In the comments on the proposal I made yesterday, Doug asked a reasonable question:
Have you figured out what the deduction would be if you did this, and made it deficit neutral? That would be an interesting exercise.
Good question. Let’s do that.
According to various sources, the current cost of the mortgage interest deduction is about $131 billion, so let’s use that as our baseline cost. According to the U.S. Census Bureau, there are about 75 million owner-occupied homes in the country. So, let’s do the math.
$131,000,000,000 divided by 75,000,000 gives us about $1,750 per household to work with. If we assume that the average homeowner is in the 28% tax bracket ($139,350 – $212,300 of income for married filing jointly), that translates to a flat homeowner deduction of $6,250. If the average homeowner is in the 25% tax bracket ($69,000 – $139,350, which seems more likely to be closer to the nationwide average), we can give them a $7,000 deduction.
So, how does that compare to the mortgage interest deduction? According to Q2 data from the NAR the nationwide median price of homes sold in Q2 of this year was $171,900. If a buyer purchased said home with just 3.5% down at a 4.5% interest rate, they would pay approximately $7,410 in interest during the first year of their mortgage. If they put 20% down they pay $6,143 in interest. If you are in the 25% tax bracket and you deduct $6,143 from your income, your tax savings is $1,536—about $200 less than the flat homeowner deduction I am proposing. And don’t forget that the amount of interest you pay decreases every year of your mortgage, consistently shrinking and eventually eliminating your tax savings under the current system.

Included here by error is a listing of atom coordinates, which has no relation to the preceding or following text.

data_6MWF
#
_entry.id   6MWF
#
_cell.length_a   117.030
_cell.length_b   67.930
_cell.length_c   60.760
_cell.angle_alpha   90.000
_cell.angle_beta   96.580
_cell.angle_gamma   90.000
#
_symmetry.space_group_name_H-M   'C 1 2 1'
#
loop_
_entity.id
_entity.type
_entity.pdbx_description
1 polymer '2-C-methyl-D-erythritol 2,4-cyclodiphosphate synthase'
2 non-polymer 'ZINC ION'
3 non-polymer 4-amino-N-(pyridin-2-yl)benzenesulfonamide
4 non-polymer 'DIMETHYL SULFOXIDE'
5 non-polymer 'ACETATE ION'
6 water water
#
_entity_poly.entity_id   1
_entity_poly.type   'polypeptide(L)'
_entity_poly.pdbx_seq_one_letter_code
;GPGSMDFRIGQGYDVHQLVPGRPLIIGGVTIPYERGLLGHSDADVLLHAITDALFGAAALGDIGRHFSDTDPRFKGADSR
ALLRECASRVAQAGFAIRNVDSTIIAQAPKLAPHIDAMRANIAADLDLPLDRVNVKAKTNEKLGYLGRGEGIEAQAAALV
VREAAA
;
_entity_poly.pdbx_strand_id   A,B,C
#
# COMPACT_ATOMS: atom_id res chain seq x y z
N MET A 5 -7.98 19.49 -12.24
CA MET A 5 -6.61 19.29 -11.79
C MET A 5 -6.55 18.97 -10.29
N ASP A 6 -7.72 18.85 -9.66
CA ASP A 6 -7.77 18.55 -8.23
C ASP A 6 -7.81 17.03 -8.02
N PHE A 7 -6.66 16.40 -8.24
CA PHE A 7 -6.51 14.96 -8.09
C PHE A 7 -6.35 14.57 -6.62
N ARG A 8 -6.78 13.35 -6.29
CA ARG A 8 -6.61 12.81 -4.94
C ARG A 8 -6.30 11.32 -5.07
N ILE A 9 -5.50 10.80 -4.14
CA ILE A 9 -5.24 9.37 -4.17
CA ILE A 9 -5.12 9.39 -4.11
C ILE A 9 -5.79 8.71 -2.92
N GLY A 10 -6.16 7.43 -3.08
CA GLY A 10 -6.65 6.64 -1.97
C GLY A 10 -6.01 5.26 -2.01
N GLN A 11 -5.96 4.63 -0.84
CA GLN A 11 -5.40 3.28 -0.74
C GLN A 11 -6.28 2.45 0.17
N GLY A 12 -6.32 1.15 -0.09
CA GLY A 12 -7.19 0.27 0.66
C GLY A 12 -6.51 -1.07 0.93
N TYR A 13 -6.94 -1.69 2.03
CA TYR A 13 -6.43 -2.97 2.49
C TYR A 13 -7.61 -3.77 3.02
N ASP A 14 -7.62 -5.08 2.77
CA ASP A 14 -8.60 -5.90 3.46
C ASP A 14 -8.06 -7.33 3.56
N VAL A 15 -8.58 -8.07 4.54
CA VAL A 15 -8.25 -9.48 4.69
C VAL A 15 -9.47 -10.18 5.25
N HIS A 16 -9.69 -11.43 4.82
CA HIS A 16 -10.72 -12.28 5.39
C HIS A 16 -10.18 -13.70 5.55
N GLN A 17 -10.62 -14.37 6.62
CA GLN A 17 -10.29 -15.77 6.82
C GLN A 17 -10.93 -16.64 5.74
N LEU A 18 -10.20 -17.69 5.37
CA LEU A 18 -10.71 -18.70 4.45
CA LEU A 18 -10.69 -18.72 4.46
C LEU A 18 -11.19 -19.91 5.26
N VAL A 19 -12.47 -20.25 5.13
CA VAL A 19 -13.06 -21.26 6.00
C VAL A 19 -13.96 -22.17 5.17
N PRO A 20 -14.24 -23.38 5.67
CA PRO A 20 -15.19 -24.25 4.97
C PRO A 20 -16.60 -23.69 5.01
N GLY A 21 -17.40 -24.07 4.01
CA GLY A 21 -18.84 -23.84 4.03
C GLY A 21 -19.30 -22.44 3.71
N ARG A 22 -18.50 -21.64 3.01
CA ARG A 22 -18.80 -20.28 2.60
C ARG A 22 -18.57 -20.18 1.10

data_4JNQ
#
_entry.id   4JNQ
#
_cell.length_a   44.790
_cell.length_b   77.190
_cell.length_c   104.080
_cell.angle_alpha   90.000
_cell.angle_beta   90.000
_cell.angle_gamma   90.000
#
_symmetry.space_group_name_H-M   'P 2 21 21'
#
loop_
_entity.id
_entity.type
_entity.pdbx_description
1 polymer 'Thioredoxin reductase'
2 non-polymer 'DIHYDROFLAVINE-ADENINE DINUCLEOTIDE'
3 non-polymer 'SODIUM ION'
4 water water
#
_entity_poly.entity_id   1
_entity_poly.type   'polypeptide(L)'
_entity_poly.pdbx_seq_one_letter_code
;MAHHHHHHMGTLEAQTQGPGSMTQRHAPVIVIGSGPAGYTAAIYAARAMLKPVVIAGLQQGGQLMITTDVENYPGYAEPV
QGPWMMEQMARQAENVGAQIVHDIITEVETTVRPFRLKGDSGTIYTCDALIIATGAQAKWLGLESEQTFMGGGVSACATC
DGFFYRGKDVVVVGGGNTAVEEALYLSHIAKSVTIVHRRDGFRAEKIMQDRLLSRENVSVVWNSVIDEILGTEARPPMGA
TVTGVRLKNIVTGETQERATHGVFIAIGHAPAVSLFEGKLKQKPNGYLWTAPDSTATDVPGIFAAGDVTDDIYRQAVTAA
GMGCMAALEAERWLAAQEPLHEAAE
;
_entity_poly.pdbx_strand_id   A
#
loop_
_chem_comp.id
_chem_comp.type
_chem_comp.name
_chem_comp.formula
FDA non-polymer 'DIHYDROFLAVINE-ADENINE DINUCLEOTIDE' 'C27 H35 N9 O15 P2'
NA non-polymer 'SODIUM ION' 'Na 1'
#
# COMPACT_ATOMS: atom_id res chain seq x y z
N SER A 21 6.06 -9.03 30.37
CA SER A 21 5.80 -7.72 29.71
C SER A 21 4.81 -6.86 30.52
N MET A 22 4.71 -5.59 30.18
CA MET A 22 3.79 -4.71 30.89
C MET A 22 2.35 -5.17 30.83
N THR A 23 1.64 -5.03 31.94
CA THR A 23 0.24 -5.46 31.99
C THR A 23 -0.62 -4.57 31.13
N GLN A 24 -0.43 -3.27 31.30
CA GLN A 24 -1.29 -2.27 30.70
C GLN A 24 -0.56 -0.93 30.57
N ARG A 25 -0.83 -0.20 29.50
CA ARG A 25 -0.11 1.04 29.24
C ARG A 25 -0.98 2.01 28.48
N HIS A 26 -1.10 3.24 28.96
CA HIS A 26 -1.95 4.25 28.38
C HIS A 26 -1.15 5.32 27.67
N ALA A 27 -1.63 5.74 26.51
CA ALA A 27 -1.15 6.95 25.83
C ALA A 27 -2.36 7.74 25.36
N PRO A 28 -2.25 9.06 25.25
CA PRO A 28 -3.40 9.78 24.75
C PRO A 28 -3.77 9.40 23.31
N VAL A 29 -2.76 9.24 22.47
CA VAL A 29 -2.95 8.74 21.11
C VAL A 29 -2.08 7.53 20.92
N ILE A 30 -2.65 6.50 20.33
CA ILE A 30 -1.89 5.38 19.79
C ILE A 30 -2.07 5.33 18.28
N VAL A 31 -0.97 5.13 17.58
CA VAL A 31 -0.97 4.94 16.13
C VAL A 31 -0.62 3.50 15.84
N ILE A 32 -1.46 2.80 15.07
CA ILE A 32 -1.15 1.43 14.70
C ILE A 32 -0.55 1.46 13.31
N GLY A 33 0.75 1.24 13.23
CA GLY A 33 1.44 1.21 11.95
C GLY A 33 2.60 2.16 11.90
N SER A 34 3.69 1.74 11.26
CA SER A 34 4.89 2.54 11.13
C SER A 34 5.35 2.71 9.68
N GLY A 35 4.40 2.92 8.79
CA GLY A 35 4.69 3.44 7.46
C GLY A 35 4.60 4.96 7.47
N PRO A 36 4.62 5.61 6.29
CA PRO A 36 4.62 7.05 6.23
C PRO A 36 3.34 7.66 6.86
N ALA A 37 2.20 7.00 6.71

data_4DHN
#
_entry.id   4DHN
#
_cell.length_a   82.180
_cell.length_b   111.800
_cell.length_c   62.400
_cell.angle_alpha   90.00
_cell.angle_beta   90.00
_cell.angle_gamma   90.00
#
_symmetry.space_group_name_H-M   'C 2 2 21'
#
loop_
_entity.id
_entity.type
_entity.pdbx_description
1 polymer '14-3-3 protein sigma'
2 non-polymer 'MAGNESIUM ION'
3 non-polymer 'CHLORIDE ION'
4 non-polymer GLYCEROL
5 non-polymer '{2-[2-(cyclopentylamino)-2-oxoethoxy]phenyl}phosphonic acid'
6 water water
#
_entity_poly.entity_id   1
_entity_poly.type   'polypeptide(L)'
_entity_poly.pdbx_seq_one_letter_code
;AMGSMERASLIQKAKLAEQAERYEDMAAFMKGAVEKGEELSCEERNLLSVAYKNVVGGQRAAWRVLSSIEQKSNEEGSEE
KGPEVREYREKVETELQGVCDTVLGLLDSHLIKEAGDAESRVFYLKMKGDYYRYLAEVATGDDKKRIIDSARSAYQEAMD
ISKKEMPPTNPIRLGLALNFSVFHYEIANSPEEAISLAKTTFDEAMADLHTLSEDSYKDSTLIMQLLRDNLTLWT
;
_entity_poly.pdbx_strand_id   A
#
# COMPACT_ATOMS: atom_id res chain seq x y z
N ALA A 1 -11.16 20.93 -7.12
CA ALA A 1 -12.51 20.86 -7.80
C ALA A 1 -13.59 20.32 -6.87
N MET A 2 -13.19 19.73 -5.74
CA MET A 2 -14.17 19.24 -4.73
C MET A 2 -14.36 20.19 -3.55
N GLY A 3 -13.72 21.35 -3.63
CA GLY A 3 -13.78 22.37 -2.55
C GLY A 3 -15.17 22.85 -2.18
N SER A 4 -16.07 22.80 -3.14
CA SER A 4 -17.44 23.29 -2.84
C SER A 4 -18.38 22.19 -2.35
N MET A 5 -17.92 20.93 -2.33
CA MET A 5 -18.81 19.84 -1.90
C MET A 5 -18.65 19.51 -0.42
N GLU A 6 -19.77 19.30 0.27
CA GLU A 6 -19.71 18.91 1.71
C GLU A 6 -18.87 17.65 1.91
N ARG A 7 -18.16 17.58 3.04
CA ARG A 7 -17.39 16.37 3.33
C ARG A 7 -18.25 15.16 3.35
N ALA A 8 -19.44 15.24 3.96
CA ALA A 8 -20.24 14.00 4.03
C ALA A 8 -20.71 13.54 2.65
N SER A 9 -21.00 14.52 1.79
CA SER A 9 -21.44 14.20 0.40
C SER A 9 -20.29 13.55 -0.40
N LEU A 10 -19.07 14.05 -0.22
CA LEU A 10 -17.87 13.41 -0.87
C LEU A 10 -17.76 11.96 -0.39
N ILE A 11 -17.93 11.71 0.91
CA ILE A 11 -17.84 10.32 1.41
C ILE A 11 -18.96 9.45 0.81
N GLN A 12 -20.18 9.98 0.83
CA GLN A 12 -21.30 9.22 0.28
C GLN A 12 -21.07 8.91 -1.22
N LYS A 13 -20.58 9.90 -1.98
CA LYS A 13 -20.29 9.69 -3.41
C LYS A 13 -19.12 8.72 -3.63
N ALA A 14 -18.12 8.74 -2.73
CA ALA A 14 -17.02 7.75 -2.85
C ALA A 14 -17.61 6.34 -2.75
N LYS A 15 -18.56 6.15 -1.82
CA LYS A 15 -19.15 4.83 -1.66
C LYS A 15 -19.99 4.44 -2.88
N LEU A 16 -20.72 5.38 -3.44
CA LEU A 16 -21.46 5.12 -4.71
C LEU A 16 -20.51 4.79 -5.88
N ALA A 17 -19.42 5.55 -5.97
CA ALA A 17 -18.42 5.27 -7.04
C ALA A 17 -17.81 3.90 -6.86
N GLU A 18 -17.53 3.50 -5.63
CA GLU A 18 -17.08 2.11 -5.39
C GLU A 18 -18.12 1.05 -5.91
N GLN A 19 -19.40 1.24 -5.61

Obviously people who pay far above the national median price will get a much smaller benefit from this system than they do under today’s policy, but again, so what? If you’ve got the money to pay two or three times more than the average American for a home, why should the government be obligated to subsidize your purchase to a larger degree than for people who can only afford a more modest home?
It looks to me like the numbers work out. A revenue neutral deduction at $7,000 (~$1,750 tax savings) per owner-occupied home would be fair, or we could give the budget a bit of a boost and just make it a $5,000 deduction (~$1,250 tax savings). What do you think? Is my math screwed up, or would this actually work?